Microsoft Windows 8.1 : Pros and Cons

downloadI doubt I was alone in rolling my eyes when I first used Windows 8 a year ago. I found its touch controls and gestures awkward, and I was troubled by how little its primary, tile-based interface could do on its own.

For many basic tasks, I had to return to the system’s traditional desktop mode, the one that resembles older versions of Windows. It felt as though I was working on two different computers at once.

But Windows 8.1 shows Microsoft is listening. People who already have Windows 8 will find digital life more pleasant with the update.


What was so bad about Windows 8’s tile mode previously?

I could access some computer settings from the tile-based interface, but Windows 8 sent me to the desktop for many others, including changing the display screen’s resolution and controlling how quickly energy-saving measures kicked in. Now I can adjust that and more from the tile-based interface in Windows 8.1, though I still can’t check the specific percentage of battery life I have left without going to the desktop.

Beyond fixes, Windows 8.1 offers these improvements

new-windows-8-search-635Universal search
With one search command, I can access files stored on my computer along with Web content on the Internet. Type in “Shakira,” for instance, and I’m invited to hear her songs through Xbox Music or watch her videos on YouTube. I also get links to her biography, official website and Wikipedia entry. Type in “Toronto” and a map, suggested attractions and the current weather there will pop up. In both cases, I am also shown documents on my computer with those words in the text.

New features
I can diagnose my medical condition by tapping on a body part on the screen and checking off symptoms. I can also keep track of my workouts, recipes and shopping lists. Another feature lets me save content from webpages and apps to read later offline.

Start buttonimages

The Start button is back in desktop mode, although not the way it was before Windows 8 came along. In Windows 7 and before, a click on Start would have brought up programs and important folders in a list. Now, one tap on Start flips you back to the new tile interface, where you can click or tap tiles to open programs. A long press brings up crucial settings such as the Control Panel.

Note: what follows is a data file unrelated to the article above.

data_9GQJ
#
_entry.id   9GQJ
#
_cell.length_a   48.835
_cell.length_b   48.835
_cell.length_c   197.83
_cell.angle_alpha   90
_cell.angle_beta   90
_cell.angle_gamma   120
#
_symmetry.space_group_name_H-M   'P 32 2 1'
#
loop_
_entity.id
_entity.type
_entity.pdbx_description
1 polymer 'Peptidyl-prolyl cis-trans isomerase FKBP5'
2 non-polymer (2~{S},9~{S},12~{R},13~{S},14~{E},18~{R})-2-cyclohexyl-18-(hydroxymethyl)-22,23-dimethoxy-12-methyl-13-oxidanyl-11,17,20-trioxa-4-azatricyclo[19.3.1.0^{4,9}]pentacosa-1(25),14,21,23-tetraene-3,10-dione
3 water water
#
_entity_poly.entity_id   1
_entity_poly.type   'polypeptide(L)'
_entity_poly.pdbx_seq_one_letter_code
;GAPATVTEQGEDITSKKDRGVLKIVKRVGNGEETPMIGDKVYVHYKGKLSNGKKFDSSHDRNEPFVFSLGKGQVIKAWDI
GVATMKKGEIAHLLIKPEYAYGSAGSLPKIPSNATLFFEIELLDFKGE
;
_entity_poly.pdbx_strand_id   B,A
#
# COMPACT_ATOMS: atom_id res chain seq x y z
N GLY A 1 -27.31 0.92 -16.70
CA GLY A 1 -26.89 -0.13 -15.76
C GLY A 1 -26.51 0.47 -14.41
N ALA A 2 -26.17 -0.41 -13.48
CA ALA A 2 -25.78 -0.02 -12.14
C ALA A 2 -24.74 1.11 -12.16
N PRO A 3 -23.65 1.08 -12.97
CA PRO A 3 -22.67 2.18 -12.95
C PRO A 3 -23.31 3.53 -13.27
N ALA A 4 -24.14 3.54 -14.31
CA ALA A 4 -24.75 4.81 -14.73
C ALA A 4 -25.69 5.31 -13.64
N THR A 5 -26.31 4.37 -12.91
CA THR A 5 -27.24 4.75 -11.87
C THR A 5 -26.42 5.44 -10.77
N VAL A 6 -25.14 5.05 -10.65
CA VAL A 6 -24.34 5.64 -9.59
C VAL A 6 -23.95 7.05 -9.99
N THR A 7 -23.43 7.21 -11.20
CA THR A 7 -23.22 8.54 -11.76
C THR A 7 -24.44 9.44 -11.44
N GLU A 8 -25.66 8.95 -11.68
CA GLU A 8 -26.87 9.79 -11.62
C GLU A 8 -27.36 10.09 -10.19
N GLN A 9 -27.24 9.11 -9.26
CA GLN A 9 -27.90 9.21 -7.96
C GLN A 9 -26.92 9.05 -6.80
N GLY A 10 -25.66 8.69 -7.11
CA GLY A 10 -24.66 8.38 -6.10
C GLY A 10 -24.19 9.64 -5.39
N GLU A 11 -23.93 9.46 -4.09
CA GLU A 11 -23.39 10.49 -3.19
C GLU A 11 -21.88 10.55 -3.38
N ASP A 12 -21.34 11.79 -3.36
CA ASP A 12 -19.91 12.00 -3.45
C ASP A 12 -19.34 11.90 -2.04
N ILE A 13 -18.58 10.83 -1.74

That gets me to the things Windows 8.1 doesn’t fix

It still feels like two separate computers at times. Each mode has its own Internet Explorer browser. Pages I have open in one won’t automatically appear in the other. Many programs, including Microsoft’s Office, work only in desktop. I can customize the background images so both modes match, but that’s cosmetic.

There’s no easy way to open apps without going to the full-page start screen. Before Windows 8, there was a Start button on the lower left corner to do that. The Start button has been restored in Windows 8.1, but its functionality has not. So if I have video playing, it stops as I switch from app to app or do one of those universal searches.

The touch controls can still be confounding. Windows 8.1 comes with new gesture controls, such as the ability to accept word suggestions as you type by swiping and tapping the spacebar. Too often, I simply add unneeded spaces instead.

Microsoft’s tile and touch approach will take time to get used to, even with Windows 8.1. That approach works fine on phones and tablets, but not necessarily on desktops and laptops.


If you’re buying a new Windows computer or already have Windows 8, your choices are limited. In that case, you might as well accept Windows 8.1, which is far better than Windows 8.


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